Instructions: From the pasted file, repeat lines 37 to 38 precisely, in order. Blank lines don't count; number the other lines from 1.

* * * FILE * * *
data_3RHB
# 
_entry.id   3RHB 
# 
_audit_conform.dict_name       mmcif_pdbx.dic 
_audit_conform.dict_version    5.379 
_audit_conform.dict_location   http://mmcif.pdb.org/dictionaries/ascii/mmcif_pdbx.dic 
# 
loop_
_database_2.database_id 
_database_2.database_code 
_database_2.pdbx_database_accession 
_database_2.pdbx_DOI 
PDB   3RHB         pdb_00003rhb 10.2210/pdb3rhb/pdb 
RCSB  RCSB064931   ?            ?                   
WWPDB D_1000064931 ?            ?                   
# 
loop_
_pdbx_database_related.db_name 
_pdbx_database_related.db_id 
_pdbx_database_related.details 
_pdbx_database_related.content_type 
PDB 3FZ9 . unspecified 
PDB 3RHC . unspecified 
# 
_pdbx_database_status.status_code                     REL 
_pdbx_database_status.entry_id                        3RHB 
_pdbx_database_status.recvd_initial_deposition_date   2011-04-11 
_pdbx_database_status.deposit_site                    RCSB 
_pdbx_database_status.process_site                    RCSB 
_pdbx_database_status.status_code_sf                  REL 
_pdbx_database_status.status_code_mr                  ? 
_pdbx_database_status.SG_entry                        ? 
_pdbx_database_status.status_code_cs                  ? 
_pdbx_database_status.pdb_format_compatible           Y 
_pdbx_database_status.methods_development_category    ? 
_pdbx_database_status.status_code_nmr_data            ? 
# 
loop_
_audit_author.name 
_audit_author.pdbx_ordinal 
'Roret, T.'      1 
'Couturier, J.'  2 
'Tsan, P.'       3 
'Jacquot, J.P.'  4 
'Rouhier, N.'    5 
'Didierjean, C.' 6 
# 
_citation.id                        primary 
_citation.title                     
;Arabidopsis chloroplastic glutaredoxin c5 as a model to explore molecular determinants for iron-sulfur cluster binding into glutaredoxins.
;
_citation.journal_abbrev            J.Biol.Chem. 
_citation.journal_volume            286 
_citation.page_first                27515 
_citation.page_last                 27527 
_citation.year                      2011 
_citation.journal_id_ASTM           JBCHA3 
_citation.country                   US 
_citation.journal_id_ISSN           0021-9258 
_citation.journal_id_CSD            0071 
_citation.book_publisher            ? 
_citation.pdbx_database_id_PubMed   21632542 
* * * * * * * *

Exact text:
_pdbx_database_status.status_code_nmr_data            ? 
# 